I know I'm comparing apples and orange but still the difference in
performance was quite astonishing.
I've 2 tables that look like:
create table products(
price double precision, /* legacy, don't ask */
one on a MS SQL 2005 and another one on pg 8.3.
MS SQL has full text search on the text fields (I don't know the
pg product table has a tsvector field and a gin index defined on it +
trigger that update the tsvector field when the textfields change.
The trigger is made in a way that it actually update the tsvector
just if the text fields are changed.
The hardware on the 2 machines is a bit different.
MS SQL 2005 runs on a box that is 2 years old, 2 SATA drives on RAID
1 hw, 2 Xeon dual core (I can't check details right now)
PG runs on a box that has more than 5 years, 3 SCSI drives on RAID 5
hw, 2 Xeon single core HT (Intel(R) Xeon(TM) CPU 3.20GHz, cpu fam
14, model 4)
Both have 4Gb of ram.
shared_buffers is 240Mb.
Both share a similar workload.
Both boxes were in the same "price class" when they were bought.
In both tables I've to update price.
VACUUM FULL was performed just before updating the prices.
MS SQL receives a large sql file that contain all the UPDATE
PG receive a csv file that is loaded into a table with COPY and then
does the update as
update products set price=p.price from temp_price where id=p.id and
MS SQL ingurgitate the whole sql file in around 10sec.
pg takes more than 5 min to just run the single update statement.
I'd like to know if such a large difference can be justified just by
HW difference or by a difference in the process on how data are
loaded  or by the difference in performance of the 2 servers on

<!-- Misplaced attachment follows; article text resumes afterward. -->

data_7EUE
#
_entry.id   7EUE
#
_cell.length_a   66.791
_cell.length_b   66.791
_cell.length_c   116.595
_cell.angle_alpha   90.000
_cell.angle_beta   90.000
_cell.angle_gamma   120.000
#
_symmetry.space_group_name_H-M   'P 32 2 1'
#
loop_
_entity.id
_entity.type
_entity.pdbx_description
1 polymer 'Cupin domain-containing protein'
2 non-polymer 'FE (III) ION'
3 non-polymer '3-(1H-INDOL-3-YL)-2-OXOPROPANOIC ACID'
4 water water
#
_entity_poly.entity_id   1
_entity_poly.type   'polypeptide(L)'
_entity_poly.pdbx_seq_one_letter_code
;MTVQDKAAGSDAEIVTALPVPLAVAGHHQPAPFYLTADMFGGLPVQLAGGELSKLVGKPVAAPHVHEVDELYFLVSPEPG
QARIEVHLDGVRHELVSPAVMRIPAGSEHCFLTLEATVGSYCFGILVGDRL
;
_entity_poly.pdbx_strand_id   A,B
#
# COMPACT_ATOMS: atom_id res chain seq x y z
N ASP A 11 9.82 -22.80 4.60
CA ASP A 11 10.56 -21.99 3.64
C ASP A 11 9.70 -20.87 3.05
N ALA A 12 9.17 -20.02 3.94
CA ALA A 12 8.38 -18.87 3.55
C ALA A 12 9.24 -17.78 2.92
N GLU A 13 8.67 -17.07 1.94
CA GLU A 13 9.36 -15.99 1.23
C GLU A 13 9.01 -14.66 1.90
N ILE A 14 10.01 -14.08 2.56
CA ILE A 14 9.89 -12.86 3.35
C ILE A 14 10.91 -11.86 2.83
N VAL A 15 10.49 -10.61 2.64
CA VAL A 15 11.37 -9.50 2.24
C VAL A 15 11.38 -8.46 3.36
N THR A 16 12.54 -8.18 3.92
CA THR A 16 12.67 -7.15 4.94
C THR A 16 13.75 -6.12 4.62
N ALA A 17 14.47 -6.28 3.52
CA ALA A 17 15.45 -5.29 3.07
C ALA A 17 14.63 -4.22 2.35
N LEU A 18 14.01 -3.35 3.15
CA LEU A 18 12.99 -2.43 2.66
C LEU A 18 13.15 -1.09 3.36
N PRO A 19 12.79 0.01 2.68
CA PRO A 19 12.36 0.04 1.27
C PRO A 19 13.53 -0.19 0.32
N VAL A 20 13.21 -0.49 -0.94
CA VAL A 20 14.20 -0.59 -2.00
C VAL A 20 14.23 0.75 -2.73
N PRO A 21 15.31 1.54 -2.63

this kind of workload or by some postgres config before I decide how
to manage my time to redesign the import procedure.
If HW can justify such huge difference I'll devote my time to other
I'd say that a potential culprit could be the gin index. No matter
if the tsvector is updated or not, if the row is changed I think the
index is going to be updated anyway.
Somehow MS SQL circumvent this problem, possibly by building the
equivalent of a tsvector column in a "hidden" table that
automatically join to the "text" table.
This add a join but reduce the cost of table modification since
simpler (btree) indexes are faster to update.
Still huge updates are rare and that table is mostly read and very
rarely written. During unusually huge updates I may consider to drop
the gin index.
 I'd expect that excluding the time it takes to load the csv a
single update should run faster than a huge list of single statement
Ivan Sergio Borgonovo
pgsql-general by date
|Next:||From: Allan Kamau||Date: 2010-09-28 11:35:09|
|Subject: Re: huge difference in performance between MS SQL and pg
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